There is a vast difference in attitudes and culture between a plumber married to a store clerk in a 450k home and a senior auditor married to a biochemist lab tech in a 700k home.
 
Your definition of middle class sounds a bit much. Median income for an American family id $62K. No way they could afford a 700k home, and a 450k home would be pushing it hard.
 
Interesting how everyone seems to think about upper classes. I thought about working vs middle-class.

Interesting point. It may be related to a transatlantic cultural glitch.

My first read of the thread title brought to mind an American idiom: If a person is considered to "Have Class" it means that they are tactful, tolerant, stable in demeanor, probably, at least, a bit more sophisticated in arts and sciences than the general hoi poloi.... as I said, above, Style and Grace. "Class" being the difference between MOMA habituees and Walmart shoppers. Even the Wallmart crowd believes that one brilliant scam and a ton of Hard Work can elevate them to Trumphood.

Rereading the thread title through less reflexive knowledge of British culture, derived from extensive studies of Dickens, Kipling, Wodehouse, Python, and Inspector Morse, and the obligatory age-19 "Piss Tour" of the British Isles (1978); I realize that the British notion of class is different, at heart, than the American notion of "Class."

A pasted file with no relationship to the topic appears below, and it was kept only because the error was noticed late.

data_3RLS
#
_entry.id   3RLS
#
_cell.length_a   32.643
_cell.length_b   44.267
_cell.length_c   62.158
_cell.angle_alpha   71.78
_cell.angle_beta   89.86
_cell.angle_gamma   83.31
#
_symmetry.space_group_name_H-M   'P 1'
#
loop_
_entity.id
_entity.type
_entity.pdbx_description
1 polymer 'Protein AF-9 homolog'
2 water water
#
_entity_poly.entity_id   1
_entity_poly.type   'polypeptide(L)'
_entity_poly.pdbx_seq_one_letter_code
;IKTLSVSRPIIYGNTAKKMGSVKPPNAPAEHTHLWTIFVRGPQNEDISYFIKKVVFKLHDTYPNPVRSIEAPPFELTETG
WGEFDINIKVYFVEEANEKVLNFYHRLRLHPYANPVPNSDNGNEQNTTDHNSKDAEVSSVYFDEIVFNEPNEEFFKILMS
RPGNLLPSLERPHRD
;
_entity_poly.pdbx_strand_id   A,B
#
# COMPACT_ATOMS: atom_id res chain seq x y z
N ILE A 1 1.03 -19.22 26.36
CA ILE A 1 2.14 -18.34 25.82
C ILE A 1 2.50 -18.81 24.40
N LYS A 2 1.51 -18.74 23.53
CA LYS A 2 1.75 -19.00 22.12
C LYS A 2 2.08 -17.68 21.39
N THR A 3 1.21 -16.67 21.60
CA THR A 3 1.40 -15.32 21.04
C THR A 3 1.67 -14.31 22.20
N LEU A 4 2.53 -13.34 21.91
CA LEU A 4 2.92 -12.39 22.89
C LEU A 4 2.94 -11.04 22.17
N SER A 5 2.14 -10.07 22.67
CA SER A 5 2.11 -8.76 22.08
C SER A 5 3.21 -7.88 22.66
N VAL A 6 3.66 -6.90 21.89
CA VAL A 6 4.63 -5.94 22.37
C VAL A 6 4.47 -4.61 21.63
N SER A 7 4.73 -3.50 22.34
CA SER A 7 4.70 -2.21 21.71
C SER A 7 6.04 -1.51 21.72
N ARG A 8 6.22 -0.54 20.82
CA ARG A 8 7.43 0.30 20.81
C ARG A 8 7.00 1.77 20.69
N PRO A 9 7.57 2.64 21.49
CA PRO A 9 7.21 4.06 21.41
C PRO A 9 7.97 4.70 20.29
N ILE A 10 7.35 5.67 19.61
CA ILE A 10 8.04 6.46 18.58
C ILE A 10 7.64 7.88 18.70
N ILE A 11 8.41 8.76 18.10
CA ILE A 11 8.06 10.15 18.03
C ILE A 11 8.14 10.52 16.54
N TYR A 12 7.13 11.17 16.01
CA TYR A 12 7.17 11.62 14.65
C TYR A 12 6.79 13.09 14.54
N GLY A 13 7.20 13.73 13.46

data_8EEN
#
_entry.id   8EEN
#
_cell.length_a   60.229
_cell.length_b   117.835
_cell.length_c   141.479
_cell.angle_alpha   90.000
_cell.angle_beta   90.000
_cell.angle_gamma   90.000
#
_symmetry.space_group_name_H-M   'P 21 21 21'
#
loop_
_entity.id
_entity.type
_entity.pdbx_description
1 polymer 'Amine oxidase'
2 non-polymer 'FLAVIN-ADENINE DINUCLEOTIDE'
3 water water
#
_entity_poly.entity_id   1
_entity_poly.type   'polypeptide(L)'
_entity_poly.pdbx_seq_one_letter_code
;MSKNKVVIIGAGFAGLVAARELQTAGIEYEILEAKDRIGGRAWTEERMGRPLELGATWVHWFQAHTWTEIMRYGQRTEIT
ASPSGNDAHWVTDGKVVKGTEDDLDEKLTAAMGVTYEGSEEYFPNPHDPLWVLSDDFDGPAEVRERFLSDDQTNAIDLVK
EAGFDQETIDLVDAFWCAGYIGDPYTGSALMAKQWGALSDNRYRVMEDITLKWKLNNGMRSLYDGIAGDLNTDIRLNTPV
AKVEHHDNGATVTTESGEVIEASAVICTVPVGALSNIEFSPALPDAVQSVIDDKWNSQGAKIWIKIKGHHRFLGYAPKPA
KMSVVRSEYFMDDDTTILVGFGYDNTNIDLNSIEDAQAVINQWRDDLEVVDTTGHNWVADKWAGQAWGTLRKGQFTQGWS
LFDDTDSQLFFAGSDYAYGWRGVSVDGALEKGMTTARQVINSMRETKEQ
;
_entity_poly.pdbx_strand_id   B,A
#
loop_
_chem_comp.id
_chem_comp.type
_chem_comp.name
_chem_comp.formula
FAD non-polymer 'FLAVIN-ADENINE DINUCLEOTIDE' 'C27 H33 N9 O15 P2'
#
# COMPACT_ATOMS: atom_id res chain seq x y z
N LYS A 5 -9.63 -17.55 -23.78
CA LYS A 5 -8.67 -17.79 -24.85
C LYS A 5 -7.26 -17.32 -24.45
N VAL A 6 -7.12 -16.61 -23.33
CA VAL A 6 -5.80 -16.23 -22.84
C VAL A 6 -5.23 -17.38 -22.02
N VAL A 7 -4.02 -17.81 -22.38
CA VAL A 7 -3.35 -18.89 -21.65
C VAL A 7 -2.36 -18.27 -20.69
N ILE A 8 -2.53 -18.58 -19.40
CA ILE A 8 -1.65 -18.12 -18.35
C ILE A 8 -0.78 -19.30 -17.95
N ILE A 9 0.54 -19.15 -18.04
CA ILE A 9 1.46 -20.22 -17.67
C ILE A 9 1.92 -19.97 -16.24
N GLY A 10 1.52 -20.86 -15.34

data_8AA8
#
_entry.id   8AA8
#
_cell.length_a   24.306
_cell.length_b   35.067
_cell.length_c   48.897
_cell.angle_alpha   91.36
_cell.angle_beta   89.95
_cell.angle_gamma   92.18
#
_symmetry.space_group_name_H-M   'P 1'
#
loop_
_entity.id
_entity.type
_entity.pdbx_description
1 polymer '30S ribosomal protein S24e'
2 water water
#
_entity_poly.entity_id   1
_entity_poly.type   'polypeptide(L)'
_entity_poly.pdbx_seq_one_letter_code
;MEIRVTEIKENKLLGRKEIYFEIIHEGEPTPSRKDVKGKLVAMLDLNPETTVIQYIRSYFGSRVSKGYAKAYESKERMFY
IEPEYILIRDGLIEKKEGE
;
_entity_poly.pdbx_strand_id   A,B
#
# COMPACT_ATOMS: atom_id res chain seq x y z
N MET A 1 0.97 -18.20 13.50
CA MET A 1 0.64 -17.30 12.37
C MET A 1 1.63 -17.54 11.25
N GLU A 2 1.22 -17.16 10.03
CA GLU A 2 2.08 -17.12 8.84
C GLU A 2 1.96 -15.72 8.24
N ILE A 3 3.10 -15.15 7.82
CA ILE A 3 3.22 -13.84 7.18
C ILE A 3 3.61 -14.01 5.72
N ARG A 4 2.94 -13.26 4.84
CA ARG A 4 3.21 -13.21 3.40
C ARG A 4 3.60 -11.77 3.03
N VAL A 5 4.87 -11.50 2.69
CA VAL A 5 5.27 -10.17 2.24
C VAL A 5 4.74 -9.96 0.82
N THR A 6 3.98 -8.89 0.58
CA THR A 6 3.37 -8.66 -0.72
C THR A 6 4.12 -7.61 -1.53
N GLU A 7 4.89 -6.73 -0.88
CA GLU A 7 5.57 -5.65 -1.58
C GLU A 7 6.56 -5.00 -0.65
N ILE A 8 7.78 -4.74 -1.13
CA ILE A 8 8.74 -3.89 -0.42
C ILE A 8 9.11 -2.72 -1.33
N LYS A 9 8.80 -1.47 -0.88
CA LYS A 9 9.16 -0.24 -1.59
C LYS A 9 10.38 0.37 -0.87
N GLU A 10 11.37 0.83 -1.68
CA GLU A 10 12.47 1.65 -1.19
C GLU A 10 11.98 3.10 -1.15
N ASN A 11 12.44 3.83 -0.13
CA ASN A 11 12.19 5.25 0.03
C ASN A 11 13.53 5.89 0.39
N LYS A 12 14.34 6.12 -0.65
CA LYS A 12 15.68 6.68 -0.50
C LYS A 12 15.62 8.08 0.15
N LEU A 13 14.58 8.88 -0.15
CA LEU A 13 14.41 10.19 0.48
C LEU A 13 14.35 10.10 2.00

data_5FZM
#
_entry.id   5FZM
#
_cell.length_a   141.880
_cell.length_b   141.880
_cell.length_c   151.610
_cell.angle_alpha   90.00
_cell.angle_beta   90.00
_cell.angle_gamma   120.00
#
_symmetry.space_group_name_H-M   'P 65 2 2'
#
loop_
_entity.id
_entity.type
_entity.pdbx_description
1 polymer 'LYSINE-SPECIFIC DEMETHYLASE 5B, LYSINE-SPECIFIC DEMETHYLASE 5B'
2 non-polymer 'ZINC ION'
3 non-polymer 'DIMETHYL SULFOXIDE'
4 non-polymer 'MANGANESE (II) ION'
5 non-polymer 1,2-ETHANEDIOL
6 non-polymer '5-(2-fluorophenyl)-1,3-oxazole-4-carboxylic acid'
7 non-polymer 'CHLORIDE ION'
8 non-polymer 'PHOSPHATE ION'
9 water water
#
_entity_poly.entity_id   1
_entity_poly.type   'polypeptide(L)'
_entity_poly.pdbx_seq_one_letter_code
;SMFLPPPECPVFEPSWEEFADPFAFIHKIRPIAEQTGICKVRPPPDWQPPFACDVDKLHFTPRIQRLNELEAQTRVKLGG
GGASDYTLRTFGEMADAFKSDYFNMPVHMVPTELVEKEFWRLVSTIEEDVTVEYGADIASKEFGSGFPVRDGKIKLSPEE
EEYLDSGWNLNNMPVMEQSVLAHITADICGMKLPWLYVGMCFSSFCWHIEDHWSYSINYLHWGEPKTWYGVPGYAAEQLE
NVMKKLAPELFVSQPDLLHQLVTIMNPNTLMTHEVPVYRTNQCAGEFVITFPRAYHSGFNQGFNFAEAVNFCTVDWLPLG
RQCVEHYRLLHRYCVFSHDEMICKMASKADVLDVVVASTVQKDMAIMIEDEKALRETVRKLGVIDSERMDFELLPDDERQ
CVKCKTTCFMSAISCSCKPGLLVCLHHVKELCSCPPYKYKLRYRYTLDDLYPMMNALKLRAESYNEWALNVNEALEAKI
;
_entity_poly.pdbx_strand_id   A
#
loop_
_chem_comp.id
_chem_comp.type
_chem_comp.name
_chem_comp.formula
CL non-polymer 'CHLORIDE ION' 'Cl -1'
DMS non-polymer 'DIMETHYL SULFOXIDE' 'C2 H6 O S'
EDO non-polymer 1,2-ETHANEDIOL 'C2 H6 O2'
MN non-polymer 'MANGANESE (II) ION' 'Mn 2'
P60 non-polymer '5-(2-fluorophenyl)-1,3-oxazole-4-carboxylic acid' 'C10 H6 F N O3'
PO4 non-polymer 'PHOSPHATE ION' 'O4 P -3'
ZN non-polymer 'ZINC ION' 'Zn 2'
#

Americans are instilled with the delusion, from a young age, when we study The Constitution, The Declaration of Independence, and the Revolutionary, so called, Founding Fathers in school; that America is a "Classless Society." i.e. that we are not bound to the Caste of our Fathers or inherited Dynastic Titles. Every individual allegedly has the opportunity to better (or worsen) their Lot in Life through Hard Work, (Sloth) or Cleverness; regardless of the position of their father.

Separated by a common language, Selah.
 
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Your definition of middle class sounds a bit much. Median income for an American family id $62K. No way they could afford a 700k home, and a 450k home would be pushing it hard.
You are conflating middle class and middle income. The blue collar family would earn ~80k; the other ~110k(should have used biochemist for the spouse at ~160k). A median home is 500-550k? Hence the housing bubble and 30 year mortgages.
 
Where do you find your homes!?

Edit: Just looked it up: Median home value is just under $300k.

Much Less around here.
 
Where? The US is monumentally huge, compared to that little island, over there. 50 states are like 50 countries, not to mention regional differences within states, each comprising giant territories.

If I cared to look it up, I could name 30 "Median" home prices in California counties alone; much less state by state.

Trouble is, where Real Estate is cheap, there's a reason that no one wants to live there.
 
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Interesting in the interpretation of 'class'
The first time I read it in an American context was many, many years ago in a private eye novel; some woman was described as a classy broad.
To my English 1970's mind this conjured up a mental image of a fat duchess :)